The Crisis

Dear NAACP member,

Thank you for your continued commitment to social justice and civil rights.

In 2020, we celebrated the 110th Anniversary of The Crisis magazine. When W.E.B. Du Bois created The Crisis in 1910, he noted that it would be “a record of the darker races” and it became the official publication of the NAACP.

We know that The Crisis is a benefit of your NAACP membership and was recently made aware that some members did not receive the digital editions of The Crisis magazine that were produced in 2020. We apologize for this oversight.

We published four issues of The Crisis in 2020 — one hard copy and three digital issues. After 110 years, we continue to be “a record of the darker races.” The Crisis digital issues are packed with stories that document the journey and experience of African Americans during a year of social unrest, a pandemic, and the election of Kamala Harris as the nation’s first African American, first South Asian, and first woman Vice President of the United States.

Please check out the links to the digital issues below.

If you are interested in receiving hard copies of the digital issues, please send your contact information (name and mailing address) to membership (membership@naacpnet.org) or Ms. India Artis (iartis@naacpnet.org). We will mail you hard copies of the last three issues that were published in 2020.

Thank you again for your membership in the NAACP. Together we will continue to fight for a society in which all persons have equal rights.

The Crisis Digital Issues

If your loved one is hesitant to get the Covid-19 vaccine, share this

(CNN)Your loved ones are right to have questions about the Covid-19 vaccine — the American public hasn’t watched vaccine development this closely since Dr. Jonas Salk discovered how to immunize kids from polio in the ’50s.

But vaccine hesitancy could put a dangerous damper on the country’s Covid-19 response. Pockets of some populations most at risk of severe sickness from Covid-19, including young nurses and Black Americans, are still dubious of the vaccine — because of the speed at which it was developed, its contents, and potential side effects.

To answer questions your family and friends may have about the Covid-19 vaccine, we consulted with two experts:

  • Dr. William Schaffner, a professor in the Division of Infectious Diseases at the Vanderbilt University School of Medicine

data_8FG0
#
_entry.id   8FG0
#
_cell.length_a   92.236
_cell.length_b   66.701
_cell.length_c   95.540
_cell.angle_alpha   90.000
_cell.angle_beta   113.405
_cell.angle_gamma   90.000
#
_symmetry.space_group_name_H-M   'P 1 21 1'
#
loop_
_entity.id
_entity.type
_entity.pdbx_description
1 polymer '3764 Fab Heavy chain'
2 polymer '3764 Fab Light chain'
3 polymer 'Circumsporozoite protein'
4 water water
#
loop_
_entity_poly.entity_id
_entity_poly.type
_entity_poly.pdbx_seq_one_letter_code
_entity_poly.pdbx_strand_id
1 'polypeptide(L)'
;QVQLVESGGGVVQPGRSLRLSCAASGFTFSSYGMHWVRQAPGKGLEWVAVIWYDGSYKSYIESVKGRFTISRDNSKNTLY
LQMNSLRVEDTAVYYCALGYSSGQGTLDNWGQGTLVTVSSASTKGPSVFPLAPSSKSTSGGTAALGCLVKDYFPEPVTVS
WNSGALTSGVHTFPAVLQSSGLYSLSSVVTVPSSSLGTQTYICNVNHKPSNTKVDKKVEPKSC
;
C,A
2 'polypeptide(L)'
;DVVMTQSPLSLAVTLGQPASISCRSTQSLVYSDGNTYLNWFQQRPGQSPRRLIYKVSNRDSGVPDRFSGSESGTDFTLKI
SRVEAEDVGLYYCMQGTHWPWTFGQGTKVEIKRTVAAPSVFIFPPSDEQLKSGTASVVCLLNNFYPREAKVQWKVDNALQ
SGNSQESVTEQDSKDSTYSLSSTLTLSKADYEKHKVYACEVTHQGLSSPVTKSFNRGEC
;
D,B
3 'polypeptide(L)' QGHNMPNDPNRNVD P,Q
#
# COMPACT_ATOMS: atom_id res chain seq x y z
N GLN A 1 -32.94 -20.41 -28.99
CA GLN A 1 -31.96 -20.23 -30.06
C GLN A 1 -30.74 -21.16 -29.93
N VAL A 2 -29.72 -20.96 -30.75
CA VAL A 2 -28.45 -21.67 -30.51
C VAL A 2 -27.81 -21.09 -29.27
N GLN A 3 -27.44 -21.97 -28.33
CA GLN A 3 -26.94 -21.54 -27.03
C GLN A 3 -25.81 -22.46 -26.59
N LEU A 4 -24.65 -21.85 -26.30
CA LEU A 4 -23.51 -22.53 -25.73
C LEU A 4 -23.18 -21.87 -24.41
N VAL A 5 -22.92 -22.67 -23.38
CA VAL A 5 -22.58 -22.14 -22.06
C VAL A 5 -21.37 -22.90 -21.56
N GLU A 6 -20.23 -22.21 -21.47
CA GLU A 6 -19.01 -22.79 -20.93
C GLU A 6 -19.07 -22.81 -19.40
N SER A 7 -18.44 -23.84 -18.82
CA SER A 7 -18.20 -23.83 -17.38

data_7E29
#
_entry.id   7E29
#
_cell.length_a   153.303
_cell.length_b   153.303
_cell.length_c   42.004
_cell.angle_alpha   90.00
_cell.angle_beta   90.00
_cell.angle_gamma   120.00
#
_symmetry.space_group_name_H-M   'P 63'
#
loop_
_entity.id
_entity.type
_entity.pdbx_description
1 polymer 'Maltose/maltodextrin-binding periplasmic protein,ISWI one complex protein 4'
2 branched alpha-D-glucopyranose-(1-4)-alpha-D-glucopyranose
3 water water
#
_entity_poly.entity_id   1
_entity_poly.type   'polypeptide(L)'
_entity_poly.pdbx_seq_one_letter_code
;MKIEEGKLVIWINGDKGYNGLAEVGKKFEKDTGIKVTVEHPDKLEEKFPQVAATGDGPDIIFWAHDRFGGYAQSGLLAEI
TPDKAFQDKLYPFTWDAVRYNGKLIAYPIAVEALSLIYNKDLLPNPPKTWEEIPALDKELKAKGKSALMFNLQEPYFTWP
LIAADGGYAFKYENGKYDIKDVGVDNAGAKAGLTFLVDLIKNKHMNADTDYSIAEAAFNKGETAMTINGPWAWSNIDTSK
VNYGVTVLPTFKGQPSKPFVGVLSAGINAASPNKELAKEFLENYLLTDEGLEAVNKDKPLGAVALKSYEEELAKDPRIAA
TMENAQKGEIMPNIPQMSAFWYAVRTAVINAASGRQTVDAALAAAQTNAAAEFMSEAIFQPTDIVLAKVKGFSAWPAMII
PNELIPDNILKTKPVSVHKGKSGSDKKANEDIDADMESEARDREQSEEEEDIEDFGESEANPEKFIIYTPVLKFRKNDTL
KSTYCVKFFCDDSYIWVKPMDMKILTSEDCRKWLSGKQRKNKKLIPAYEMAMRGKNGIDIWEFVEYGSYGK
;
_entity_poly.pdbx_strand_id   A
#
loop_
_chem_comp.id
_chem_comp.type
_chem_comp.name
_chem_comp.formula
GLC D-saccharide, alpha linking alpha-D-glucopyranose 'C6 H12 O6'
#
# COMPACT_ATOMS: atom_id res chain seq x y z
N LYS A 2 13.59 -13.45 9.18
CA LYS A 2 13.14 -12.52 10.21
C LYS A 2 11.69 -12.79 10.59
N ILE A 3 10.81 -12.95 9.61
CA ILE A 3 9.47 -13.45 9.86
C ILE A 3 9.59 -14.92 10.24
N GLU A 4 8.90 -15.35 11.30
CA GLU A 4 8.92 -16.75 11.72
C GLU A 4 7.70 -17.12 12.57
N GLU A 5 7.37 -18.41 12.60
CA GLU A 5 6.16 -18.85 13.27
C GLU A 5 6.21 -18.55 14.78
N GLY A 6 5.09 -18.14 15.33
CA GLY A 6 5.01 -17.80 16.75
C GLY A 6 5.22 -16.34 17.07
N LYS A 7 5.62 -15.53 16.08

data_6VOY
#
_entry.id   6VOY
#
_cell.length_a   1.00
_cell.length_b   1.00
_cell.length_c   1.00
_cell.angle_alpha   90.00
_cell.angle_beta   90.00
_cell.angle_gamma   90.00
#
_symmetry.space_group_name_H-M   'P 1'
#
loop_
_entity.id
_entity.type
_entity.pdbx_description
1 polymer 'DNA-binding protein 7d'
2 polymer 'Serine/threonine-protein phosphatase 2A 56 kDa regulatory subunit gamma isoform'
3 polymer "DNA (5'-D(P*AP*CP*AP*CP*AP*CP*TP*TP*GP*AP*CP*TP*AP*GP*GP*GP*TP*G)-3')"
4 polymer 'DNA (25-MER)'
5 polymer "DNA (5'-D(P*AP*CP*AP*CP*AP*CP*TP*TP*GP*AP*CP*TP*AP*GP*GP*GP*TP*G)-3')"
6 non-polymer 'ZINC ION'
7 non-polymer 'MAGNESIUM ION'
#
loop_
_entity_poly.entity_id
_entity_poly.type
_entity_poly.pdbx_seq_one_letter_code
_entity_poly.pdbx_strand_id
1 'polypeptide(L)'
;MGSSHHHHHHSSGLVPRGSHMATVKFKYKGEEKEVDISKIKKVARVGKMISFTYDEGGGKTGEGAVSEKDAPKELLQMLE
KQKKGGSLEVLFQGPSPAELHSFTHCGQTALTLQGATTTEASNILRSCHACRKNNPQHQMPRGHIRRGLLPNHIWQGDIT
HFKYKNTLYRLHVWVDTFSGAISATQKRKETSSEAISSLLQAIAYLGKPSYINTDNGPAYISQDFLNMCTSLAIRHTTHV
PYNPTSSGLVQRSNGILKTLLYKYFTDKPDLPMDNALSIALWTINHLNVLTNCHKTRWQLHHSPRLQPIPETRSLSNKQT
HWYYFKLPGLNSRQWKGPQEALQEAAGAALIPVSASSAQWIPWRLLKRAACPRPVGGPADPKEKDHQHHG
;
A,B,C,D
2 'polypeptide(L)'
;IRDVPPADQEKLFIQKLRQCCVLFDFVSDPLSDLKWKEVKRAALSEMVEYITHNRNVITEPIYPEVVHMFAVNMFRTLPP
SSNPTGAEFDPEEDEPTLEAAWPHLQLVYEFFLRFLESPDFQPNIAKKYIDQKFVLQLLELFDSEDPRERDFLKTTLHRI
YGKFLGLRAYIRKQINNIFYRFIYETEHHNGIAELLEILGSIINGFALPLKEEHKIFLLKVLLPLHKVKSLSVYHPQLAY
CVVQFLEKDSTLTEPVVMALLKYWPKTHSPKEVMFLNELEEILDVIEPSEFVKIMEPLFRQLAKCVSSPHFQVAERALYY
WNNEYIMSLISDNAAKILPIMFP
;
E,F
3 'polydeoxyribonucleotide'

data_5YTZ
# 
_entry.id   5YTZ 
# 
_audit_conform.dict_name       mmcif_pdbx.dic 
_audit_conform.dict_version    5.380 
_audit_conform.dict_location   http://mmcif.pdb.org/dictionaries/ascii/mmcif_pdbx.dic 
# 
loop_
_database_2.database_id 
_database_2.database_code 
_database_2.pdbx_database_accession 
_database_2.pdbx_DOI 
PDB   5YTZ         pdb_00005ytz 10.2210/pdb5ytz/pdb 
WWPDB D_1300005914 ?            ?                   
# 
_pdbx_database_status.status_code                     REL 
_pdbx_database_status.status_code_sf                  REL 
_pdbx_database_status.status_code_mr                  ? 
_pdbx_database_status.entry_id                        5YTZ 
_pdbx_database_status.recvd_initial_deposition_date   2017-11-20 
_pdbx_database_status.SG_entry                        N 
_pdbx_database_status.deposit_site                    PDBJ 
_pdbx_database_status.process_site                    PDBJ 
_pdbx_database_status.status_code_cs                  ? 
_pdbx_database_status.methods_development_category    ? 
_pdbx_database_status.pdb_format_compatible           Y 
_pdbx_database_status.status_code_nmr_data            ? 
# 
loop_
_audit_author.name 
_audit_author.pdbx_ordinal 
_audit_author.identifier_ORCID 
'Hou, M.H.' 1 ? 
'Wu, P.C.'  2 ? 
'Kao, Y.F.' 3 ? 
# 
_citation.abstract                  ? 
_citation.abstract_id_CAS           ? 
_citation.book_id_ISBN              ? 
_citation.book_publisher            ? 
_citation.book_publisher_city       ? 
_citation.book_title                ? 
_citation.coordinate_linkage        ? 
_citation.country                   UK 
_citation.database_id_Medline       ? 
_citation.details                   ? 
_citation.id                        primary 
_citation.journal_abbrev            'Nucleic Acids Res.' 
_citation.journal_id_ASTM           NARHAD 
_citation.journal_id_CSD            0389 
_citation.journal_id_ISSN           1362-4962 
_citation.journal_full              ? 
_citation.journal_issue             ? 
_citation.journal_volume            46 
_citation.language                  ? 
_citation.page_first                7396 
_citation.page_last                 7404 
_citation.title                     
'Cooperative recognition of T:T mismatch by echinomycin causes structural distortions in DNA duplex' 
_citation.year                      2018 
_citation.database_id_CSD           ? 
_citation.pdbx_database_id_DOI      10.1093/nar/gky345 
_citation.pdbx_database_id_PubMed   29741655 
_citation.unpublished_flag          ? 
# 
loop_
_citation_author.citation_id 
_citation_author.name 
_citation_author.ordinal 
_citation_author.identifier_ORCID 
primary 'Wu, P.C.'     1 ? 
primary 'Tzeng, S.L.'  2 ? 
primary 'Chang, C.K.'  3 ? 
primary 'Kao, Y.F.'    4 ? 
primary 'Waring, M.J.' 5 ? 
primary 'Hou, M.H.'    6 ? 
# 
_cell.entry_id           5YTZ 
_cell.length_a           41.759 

• Dr. Ruth Karron, a leading vaccine expert and professor of international health at the Johns Hopkins Bloomberg School of Public Health.
Medical experts, successful clinical trials, and the US Centers for Disease Control and Prevention have repeatedly assured us of the safety and effectiveness of the two Covid-19 vaccines available now, from Moderna and Pfizer.
But health experts take your concerns seriously, too, said, Schaffner.
“We have to regard everybody’s hesitation and skepticism seriously,” he said. “This is a new virus in the human population, new vaccines using new technologies, so you understand that people are somewhat hesitant.”

If your loved one is hesitant to get the Covid-19 vaccine, share this

To answer questions you or your loved ones may have about the Covid-19 vaccine, we consulted with two experts. The evidence supports the safety and efficacy of the two Covid-19 vaccines currently authorized.

Special Election in Culpeper on March 30

In-person early voting starts Feb 12 at the office of the Registrar 151, N Main St., Suite 301, Culpeper VA. Election day is March 30th. Absentee by mail ballots can be requested by calling the Registrar 540-825-0652. Business hours are 8:30 a to 4:30 p weekdays. Closed on President’s Day Feb 15.

COMMENTARY: Culpeper clerk of court tasked with many responsibilities

Culpeper County will hold a special election on March 30. As of this writing, at least two individuals have announced their candidacy for the position. Since a large percentage of the county’s eligible voters are expected to take part, I share what I have learned about the importance of the position and summarize the duties of the office.

NAACP Culpeper Branch Elects Harris as President

CONTACT INFORMATION:

NAACP Culpeper Branch #7058
Cindy Taylor
secretary@naacpculpeper.org

 

FOR IMMEDIATE RELEASE

Culpeper, VA January 6 – The Culpeper Branch of the NAACP, also serving Madison and Rappahannock counties, has elected the Rev. Dr. Uzziah Anthony Harris as its president for the 2021-2022 term. Dr. Harris had previously served as vice president of the organization. He succeeds Sandra Reaves-Yates, who served as president for two terms, beginning in 2017.